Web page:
[Fantasia 2019] The Stardust Brothers are Back and Where to Find Them

25 Jul

null 20By Ed Sum
(The Vintage Tempest)

The Stardust Brothers has no relation to Ziggy, and nor it firmly rooted in 80s nostalgia. The Legend of the Stardust Brothers (星くず兄弟の伝説) is a movie that’s simply bonkers. I found a sprinkling of inspiration from Spinal Tap, a weighty nod to The Blues Brothers and a zaniness ala The Beatles’ A Hard Day’s Night. I’m more inclined to say The Monkees, because I watched too much of this television show when I was a wee lad.

Relative unknowns, a crooner Shinga (Shinga Kubota) and a punk rocker Kan (Kan Takagi) from rival pop bands are paired into a hilarious manzai synthpop singing duo. To understand their rise to fame is far too gonzo to make sense of it all. This film is an experience–beginning with a black and white sequence until colour is splashed on screen–about these two parading their music to unimpressed lounge patrons. Where these two are performing now is ironic, and if the audience they are singing to care, I’d be surprised if they get an ovation. As any band will tell you, life after that initial moment of fame is different.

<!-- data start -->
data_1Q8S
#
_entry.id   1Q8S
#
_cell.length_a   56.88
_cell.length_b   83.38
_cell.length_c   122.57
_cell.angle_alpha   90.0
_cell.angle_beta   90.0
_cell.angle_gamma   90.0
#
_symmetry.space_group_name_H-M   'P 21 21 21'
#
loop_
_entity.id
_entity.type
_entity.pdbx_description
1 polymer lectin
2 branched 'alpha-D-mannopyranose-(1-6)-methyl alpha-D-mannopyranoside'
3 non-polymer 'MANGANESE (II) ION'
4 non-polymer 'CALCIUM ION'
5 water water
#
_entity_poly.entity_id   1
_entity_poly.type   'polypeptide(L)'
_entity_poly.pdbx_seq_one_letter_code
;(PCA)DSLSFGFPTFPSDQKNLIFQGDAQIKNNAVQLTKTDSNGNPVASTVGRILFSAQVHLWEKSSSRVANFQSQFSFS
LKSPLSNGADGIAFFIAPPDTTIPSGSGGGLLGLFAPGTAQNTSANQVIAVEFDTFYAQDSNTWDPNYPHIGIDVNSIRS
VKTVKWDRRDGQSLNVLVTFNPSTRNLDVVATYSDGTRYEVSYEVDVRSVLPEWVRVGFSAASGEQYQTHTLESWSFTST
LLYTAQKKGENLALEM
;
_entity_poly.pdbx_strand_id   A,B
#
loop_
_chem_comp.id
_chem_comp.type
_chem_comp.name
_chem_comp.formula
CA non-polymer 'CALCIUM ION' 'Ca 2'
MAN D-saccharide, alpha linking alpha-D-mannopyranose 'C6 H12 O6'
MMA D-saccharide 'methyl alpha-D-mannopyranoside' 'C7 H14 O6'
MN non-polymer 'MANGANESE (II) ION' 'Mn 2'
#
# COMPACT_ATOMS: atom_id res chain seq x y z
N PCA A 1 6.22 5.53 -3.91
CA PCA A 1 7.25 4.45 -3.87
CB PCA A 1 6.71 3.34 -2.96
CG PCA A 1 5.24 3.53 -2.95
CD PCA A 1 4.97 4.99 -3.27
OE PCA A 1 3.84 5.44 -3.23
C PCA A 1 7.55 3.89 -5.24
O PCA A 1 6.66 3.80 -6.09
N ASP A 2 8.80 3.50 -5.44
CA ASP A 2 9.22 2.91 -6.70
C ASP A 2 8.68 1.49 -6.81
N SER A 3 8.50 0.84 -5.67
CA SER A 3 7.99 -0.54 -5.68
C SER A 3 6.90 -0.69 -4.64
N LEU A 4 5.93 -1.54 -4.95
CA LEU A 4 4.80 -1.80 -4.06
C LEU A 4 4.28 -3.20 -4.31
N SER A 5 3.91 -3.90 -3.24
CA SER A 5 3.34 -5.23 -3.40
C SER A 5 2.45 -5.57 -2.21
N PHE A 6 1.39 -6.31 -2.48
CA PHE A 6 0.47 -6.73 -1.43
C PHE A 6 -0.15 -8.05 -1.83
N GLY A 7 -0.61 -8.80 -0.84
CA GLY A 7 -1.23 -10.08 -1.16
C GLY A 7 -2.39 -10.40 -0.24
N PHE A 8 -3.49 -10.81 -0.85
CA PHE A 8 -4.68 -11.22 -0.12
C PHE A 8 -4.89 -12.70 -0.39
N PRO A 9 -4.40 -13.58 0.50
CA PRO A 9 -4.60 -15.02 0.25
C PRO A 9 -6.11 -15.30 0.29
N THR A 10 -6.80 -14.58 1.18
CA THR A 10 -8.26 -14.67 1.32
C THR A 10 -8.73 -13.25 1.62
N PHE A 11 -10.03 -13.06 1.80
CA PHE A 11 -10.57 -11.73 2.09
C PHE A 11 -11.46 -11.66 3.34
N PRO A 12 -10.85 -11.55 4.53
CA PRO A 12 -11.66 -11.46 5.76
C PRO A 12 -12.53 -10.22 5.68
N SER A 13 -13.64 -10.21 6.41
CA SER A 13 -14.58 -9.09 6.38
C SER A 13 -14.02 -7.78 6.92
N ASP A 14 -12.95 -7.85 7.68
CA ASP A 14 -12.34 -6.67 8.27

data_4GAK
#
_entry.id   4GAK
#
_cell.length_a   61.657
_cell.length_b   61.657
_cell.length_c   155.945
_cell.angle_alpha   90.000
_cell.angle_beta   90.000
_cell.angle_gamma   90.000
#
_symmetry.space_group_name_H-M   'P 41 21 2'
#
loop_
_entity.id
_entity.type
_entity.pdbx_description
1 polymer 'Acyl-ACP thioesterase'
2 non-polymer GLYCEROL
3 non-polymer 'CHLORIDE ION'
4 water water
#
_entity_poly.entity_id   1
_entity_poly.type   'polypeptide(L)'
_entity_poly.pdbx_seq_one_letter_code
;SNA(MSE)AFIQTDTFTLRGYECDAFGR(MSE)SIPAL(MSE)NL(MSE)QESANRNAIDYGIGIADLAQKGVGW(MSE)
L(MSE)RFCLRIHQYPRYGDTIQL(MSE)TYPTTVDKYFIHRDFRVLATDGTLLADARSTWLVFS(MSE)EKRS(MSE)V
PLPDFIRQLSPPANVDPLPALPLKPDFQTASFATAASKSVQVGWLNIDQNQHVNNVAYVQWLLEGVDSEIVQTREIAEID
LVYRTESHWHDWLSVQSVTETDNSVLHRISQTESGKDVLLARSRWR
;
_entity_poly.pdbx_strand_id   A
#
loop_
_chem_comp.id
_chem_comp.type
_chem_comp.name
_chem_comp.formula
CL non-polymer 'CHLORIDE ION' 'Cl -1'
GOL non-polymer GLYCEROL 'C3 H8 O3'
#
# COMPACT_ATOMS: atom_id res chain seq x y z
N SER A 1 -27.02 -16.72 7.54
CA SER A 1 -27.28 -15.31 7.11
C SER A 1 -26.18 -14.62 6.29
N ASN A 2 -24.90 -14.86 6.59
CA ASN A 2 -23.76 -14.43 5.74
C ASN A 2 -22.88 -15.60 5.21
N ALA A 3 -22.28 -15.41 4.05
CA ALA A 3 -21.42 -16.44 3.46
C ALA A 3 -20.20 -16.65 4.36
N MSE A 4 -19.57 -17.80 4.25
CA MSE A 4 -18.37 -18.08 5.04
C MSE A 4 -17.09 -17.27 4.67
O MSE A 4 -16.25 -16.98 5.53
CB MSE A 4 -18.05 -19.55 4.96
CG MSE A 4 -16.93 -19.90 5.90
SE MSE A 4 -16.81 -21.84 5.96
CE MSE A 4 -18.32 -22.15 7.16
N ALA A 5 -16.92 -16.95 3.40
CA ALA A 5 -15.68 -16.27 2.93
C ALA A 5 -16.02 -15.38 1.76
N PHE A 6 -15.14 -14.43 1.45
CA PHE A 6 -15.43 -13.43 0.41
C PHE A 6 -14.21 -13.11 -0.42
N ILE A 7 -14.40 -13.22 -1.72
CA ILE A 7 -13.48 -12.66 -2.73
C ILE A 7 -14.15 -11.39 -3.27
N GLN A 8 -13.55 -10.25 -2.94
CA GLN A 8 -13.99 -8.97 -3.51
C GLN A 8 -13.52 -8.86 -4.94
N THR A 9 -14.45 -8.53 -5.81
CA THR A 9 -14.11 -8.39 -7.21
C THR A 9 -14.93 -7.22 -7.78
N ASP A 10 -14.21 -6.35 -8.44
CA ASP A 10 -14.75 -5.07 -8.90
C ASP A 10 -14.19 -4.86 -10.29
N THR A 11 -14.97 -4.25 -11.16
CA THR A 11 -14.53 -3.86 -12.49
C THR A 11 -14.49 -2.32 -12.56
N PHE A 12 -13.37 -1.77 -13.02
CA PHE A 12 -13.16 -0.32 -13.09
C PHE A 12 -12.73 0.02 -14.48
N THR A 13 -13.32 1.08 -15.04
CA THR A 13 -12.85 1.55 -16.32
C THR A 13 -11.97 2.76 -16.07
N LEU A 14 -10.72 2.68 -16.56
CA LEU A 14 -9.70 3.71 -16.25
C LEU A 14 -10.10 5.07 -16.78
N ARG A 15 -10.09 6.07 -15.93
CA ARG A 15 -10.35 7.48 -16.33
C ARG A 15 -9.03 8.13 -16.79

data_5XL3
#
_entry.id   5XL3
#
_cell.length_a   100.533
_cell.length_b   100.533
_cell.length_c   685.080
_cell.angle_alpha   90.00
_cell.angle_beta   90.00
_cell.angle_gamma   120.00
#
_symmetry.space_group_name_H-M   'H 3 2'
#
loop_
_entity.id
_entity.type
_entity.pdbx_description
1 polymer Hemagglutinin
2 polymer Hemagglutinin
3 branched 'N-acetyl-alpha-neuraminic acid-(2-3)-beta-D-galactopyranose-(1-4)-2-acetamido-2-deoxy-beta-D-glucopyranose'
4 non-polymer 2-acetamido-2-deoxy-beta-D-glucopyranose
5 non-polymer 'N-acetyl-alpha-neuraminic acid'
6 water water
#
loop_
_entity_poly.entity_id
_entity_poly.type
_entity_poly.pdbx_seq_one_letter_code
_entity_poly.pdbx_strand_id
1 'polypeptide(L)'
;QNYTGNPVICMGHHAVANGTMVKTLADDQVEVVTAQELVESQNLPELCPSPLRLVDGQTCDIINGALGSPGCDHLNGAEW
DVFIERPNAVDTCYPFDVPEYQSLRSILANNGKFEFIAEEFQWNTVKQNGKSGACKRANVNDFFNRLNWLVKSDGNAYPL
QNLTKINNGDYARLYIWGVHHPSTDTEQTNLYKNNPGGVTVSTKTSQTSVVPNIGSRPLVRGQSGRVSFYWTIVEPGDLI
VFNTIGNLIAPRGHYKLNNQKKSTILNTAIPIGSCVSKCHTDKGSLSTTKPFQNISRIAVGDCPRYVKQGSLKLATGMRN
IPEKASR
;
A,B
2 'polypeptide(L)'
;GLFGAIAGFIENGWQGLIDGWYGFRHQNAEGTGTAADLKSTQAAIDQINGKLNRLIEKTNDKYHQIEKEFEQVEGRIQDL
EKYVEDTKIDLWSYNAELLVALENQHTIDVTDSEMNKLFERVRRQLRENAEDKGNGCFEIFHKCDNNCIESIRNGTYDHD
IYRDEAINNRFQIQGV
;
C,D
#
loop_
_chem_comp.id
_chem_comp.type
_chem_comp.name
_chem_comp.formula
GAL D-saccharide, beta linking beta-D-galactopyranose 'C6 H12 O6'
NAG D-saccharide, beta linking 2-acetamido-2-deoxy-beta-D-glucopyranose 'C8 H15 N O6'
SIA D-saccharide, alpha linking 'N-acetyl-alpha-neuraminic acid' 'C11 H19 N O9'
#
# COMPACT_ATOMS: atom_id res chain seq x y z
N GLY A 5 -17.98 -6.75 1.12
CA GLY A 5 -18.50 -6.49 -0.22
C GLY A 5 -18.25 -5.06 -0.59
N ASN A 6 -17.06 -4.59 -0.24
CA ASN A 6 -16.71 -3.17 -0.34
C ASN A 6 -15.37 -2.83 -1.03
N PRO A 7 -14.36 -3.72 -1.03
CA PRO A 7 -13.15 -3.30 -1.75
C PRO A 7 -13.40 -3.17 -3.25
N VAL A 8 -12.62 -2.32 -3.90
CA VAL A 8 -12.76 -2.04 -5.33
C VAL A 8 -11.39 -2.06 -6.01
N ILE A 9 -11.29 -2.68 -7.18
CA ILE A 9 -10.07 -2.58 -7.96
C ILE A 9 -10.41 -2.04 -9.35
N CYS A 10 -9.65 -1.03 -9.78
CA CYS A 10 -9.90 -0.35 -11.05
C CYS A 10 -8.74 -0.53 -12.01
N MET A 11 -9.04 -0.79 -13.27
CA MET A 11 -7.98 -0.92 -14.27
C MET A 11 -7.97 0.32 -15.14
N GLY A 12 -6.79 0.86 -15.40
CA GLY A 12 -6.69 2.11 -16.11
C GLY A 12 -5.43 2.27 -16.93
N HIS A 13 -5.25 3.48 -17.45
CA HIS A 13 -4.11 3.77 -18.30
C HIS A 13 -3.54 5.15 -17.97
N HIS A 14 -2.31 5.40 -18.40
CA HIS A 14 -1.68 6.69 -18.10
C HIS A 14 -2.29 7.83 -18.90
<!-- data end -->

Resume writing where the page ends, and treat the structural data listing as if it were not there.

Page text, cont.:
Minami (Kiyohiko Ozaki) of Atomic Promotion can easily be Japan’s answer to Roy Orbison with his musical intro to what the boys are dealing with. We can thank Macoto Tezka (son of the great manga artist Osamu Tezuka) and musician/TV personality Haruo Chicada for the soundtrack to a movie that, at first, never existed. This work originally released in 1985 and to obtain the music, fans have to import it from Japan or subscribe to a service from this country.
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Instead of the typical range of tunes that we would expect (like the varied hits from Duran Duran like “Hungry like the Wolf”), most of the songs we hear satirize the music industry and what it means to be a popstar. Madonna better turn a blind eye to this film. The stabs are even more pointed with the subtitled translation of this film. I wanted to get up and do the “Time Warp” ala Rocky Horror with half the musical numbers, as it was ripe with disco and pop.

We are treated to a cacophony of tributes ranging from Grease to Saturday Night Live to Thriller. To say anymore can ruin the fun–I am glad this work has a new life thanks to a coming release and a sequel of sorts (technically, a remake but set in space) which debuted last year. Both are available to purchase in Japan and a global release by Third Window Films is expected sometime later this year.

In the meantime, the original film can be found playing at film festivals like Fantasia 2019.

4 Stars out of 5


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